Guyana History

Guyana History

Early times and colonization

The first residents of Guiana immigrated to the region around the first millennium BC. It is believed that the Warrau Indians were the first and later followed by the Arawak and Caribbean tribes.

Christopher Columbus sighted the Guiana coast in 1498 and Spain claimed the land. However, the Spaniards avoided the so-called wild coast between the Amazon and Orinoco, and so it was the French, Dutch and English who occupied and occupied the lands of Guiana (not to be confused with today’s Guyana) during the 16th and 17th centuries. The individual regions of the region frequently changed owners and it was not until the Congress of Vienna in 1815 and the Treaty of London in the early 19th century that the national territories were still valid today. Guyana came under British ownership as British Guyana, Suriname was awarded as Dutch Guyana to Holland and French Guiana was granted colonialism to France.

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The path to independence

In 1931 British Guiana became a crown colony. The first political groups were founded in the country from the 1920s. This included the first union in the Caribbean, from which the PPP (People? S Progressive Party) of the Indian Cheddi Jagan emerged in 1950. From 1953 to 1964 the Indian Jagan ruled the country. But he came under suspicion of communism and the PNC (People’s National Congress) split off under the leadership of the African Forbes Burnham. In 1961, the Crown Colony became self-governing, and in 1964 Burnham, led by the British electoral system to defend another election for Indian-born Jagan, succeeded in becoming the prime minister of a coalition government. In 1966, Guyana became independent within the Commonwealth, and in 1970 became a republic. Together with Jamaica, Barbados, Trinidad and Tobago, the country founded the Caribbean Common Market (CCM for Caribbean Common Market). With domestic political repression measures and targeted manipulation of elections, Burnham was able to remain in power until 1985 despite social unrest. In 1986, Desmond Hoyte, another PNC chairman, succeeded him as prime minister.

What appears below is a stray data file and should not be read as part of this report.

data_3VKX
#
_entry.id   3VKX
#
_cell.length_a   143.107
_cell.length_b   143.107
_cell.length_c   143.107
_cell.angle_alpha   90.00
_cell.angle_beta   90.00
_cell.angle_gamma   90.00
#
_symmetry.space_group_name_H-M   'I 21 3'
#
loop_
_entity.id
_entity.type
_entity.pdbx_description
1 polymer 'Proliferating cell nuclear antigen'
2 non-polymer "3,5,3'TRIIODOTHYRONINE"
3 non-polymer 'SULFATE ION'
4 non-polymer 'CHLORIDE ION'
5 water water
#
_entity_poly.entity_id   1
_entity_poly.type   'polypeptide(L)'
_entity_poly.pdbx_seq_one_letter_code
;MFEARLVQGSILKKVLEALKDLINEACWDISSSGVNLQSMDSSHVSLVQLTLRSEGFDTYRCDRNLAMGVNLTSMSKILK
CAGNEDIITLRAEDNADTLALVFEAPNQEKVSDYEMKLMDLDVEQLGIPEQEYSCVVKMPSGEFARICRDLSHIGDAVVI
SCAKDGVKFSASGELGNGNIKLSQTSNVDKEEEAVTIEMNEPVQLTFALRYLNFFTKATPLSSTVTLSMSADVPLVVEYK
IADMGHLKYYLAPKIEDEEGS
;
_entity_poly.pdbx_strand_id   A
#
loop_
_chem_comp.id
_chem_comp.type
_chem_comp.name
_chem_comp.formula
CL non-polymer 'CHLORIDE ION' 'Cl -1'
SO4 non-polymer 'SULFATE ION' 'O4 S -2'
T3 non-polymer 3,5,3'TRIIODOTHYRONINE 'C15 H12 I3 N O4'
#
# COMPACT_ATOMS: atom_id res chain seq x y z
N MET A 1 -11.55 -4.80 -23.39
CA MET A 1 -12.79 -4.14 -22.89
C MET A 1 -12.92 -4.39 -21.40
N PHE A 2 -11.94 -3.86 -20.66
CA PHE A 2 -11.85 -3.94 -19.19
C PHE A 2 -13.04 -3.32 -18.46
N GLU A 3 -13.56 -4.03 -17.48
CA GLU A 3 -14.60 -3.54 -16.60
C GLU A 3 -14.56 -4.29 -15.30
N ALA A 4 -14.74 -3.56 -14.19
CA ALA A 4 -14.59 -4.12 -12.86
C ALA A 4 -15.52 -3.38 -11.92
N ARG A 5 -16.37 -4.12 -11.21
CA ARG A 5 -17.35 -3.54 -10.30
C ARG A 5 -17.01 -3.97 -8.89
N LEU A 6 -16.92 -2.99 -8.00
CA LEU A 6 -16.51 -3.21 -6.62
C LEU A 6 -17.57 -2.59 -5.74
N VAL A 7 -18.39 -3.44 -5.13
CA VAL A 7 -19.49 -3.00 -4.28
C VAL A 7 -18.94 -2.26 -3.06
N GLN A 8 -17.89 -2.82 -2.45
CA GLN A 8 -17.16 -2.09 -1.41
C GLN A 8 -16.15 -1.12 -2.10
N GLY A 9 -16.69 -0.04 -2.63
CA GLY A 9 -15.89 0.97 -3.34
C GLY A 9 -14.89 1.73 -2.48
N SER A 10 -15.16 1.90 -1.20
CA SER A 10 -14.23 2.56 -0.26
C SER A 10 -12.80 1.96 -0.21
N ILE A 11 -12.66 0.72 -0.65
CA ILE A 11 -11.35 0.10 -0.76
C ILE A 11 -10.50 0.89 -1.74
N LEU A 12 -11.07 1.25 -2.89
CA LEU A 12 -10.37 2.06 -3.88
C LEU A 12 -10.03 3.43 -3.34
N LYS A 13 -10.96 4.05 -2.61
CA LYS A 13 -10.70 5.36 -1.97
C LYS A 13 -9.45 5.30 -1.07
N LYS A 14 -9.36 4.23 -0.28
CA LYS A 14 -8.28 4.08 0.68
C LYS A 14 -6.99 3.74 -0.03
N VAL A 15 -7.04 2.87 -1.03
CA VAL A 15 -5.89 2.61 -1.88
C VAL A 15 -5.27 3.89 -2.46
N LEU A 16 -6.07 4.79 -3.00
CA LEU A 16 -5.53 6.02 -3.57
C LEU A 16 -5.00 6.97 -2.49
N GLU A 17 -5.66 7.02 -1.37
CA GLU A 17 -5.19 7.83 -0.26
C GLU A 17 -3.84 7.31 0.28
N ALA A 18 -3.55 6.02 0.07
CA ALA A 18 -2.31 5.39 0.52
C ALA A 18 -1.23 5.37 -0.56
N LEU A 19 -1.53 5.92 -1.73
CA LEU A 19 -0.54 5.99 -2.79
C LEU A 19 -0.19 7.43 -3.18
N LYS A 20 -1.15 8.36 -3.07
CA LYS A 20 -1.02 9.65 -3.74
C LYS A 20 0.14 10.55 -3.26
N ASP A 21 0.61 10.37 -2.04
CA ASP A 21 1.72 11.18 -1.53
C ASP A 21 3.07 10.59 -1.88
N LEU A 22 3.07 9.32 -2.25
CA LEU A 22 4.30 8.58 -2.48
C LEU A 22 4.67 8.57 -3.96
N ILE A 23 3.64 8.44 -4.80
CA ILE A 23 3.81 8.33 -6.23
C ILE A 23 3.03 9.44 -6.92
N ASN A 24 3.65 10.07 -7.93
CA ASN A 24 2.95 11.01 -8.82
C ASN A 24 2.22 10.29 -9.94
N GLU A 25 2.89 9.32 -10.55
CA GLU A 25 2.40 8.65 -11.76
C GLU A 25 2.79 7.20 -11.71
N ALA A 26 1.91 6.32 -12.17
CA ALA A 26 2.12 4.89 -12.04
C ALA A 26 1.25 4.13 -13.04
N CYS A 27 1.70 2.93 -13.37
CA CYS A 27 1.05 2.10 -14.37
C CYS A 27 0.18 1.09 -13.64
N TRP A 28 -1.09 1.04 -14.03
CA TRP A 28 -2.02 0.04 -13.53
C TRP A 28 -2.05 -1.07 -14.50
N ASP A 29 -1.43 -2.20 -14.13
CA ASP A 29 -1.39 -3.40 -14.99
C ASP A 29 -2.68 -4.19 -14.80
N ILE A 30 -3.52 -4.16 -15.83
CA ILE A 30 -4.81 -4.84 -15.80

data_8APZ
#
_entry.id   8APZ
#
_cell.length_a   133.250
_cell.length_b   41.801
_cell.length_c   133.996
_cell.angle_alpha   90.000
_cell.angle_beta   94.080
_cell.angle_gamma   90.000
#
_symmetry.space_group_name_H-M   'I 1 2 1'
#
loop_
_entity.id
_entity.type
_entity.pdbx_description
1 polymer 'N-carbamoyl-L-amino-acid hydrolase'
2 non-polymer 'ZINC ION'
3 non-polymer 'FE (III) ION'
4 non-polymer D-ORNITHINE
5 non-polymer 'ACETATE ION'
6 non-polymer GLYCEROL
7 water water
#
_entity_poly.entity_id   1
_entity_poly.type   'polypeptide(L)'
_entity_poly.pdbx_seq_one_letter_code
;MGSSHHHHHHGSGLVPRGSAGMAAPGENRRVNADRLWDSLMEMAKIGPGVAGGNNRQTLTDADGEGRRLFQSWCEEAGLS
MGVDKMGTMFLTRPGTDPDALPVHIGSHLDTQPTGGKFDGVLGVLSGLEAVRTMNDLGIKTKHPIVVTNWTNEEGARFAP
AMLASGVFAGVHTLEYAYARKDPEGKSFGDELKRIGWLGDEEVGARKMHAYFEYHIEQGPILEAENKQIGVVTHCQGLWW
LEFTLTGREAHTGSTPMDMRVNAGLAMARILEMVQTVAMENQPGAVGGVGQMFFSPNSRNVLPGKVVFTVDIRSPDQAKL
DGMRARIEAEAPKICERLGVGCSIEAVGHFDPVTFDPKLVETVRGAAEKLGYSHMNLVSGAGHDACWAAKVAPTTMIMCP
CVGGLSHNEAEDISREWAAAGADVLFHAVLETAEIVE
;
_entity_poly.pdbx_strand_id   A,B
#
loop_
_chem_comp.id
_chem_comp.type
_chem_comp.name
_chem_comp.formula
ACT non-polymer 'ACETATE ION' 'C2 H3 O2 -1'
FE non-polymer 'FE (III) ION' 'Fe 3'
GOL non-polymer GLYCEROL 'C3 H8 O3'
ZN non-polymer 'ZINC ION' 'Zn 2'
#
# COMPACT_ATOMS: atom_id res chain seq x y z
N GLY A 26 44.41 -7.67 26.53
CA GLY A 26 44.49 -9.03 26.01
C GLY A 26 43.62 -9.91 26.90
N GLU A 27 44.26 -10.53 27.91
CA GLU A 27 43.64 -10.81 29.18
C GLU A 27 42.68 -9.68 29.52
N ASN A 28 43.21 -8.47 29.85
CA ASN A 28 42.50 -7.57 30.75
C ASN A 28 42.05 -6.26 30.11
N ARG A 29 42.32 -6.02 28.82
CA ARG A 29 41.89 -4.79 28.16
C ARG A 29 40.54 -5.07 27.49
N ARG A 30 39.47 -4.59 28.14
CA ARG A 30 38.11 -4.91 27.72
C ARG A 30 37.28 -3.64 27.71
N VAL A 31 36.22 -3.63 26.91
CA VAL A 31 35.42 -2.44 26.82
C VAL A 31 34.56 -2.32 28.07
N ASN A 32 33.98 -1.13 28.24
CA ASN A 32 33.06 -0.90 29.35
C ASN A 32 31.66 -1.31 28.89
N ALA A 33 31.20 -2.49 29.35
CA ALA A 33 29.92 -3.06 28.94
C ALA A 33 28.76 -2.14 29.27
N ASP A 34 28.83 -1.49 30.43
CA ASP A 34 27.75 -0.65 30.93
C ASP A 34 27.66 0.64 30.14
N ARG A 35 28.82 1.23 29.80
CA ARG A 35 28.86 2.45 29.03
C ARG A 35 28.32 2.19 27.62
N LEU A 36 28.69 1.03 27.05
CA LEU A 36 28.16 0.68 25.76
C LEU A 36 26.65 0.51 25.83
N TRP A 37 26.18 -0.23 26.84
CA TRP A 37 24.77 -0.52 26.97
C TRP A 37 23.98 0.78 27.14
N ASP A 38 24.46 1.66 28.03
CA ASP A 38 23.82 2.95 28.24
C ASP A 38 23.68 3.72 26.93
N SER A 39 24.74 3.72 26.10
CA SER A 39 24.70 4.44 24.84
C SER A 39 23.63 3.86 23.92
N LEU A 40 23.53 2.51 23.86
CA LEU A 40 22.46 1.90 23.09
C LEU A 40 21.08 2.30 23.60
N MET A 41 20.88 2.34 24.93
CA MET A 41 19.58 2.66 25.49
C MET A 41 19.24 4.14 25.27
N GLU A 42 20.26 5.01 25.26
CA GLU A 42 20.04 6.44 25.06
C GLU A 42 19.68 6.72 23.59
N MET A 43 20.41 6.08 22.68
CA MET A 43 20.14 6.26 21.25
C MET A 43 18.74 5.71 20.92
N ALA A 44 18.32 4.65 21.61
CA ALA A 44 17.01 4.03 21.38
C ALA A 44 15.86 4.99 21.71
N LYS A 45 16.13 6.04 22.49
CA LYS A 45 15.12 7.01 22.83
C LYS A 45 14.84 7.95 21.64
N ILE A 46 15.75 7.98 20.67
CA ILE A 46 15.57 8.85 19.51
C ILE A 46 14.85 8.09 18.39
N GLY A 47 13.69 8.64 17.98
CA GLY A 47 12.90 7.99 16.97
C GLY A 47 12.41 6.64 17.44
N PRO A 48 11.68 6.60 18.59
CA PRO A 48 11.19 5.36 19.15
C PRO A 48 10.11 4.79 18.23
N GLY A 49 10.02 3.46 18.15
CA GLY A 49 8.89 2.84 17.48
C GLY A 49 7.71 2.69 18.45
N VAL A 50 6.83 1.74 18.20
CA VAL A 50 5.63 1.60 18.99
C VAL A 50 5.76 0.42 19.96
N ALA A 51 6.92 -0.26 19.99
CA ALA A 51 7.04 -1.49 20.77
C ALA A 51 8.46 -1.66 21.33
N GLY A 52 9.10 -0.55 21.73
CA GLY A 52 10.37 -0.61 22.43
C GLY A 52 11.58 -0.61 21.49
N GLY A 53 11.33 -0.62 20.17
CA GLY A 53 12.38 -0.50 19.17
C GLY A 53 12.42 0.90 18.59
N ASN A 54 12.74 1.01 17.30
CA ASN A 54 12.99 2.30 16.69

Latest developments

With the global political upheavals at the end of the 1980s, Guyana’s socialist and cooperative course towards a market economy began to change. In October 1992, the former head of government and leader of the opposition PPP, Jagan, became the new prime minister. He moved to the office of president in 1997 while S. Hinds became the new prime minister, but died shortly afterwards. According to AbbreviationFinder, S. Hinds temporarily became the new president and appointed Jagan’s widow, Janet Jagan, an American, as the new head of government. In the December elections, Janet Jagan was elected President and again appointed S. Hinds as head of government. However, riots broke out after the elections and the losing Hoyte questioned their legality. Hoyte’s party was supported in the majority by the approximately 40% of voters who are of African origin, whereas Jagan’s party represented the majority in the country, which is of Indian origin. The dispute could only be resolved through an agreement between the two parties to hold two years early elections.

Before this deadline, however, Janet Jagan resigned in August 1999 and the former finance minister Bharrat Jagdeo was sworn in as the new president. He was also confirmed in office in the March 2001 and 2006 elections. Jagdeo is undergoing economic reforms, particularly affecting the ineffective public sector, and restructuring in the mining industry; nevertheless large parts of the population still live below the poverty line. Public security could not be improved. On the contrary, violent crime increased significantly from the end of 2007. In 2007, the sea border conflict with Suriname, which had been going on for decades, resulted in a ruling by the International Maritime Court in 2007, dividing the sea area between the two countries.

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The People’s Progressive Party (PPP), largely elected by Indian people, has been in power consistently since the 1992 elections and provided the presidents. It won in the November 2011 parliamentary elections but missed the absolute majority with only one vote. The government (since 2011 President Donald Ramotar, PPP, head of government still Samuel Hinds) and the opposition-dominated parliament have been in constant conflict since then.

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